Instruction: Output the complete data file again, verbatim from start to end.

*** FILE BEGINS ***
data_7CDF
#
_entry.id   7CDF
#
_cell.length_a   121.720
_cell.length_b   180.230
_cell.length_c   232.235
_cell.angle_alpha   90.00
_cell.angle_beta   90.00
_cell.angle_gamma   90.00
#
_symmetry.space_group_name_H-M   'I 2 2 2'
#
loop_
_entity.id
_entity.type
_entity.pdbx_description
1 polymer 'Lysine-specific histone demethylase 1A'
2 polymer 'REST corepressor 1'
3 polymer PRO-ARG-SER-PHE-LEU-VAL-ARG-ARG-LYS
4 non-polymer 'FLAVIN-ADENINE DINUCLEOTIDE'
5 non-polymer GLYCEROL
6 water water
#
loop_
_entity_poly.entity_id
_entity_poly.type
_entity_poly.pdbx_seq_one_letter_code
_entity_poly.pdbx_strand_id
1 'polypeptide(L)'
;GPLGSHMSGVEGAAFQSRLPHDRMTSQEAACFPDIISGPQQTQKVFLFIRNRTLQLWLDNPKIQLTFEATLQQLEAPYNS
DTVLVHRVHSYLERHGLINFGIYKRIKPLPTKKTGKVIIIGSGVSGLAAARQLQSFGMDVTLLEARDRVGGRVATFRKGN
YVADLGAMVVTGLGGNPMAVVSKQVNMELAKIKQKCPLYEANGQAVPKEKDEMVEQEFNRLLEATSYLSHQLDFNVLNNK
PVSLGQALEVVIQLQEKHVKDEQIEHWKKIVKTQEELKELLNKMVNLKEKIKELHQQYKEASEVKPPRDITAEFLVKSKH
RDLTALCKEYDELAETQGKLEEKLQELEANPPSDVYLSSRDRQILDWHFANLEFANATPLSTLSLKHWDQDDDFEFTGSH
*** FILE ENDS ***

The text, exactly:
data_7CDF
#
_entry.id   7CDF
#
_cell.length_a   121.720
_cell.length_b   180.230
_cell.length_c   232.235
_cell.angle_alpha   90.00
_cell.angle_beta   90.00
_cell.angle_gamma   90.00
#
_symmetry.space_group_name_H-M   'I 2 2 2'
#
loop_
_entity.id
_entity.type
_entity.pdbx_description
1 polymer 'Lysine-specific histone demethylase 1A'
2 polymer 'REST corepressor 1'
3 polymer PRO-ARG-SER-PHE-LEU-VAL-ARG-ARG-LYS
4 non-polymer 'FLAVIN-ADENINE DINUCLEOTIDE'
5 non-polymer GLYCEROL
6 water water
#
loop_
_entity_poly.entity_id
_entity_poly.type
_entity_poly.pdbx_seq_one_letter_code
_entity_poly.pdbx_strand_id
1 'polypeptide(L)'
;GPLGSHMSGVEGAAFQSRLPHDRMTSQEAACFPDIISGPQQTQKVFLFIRNRTLQLWLDNPKIQLTFEATLQQLEAPYNS
DTVLVHRVHSYLERHGLINFGIYKRIKPLPTKKTGKVIIIGSGVSGLAAARQLQSFGMDVTLLEARDRVGGRVATFRKGN
YVADLGAMVVTGLGGNPMAVVSKQVNMELAKIKQKCPLYEANGQAVPKEKDEMVEQEFNRLLEATSYLSHQLDFNVLNNK
PVSLGQALEVVIQLQEKHVKDEQIEHWKKIVKTQEELKELLNKMVNLKEKIKELHQQYKEASEVKPPRDITAEFLVKSKH
RDLTALCKEYDELAETQGKLEEKLQELEANPPSDVYLSSRDRQILDWHFANLEFANATPLSTLSLKHWDQDDDFEFTGSH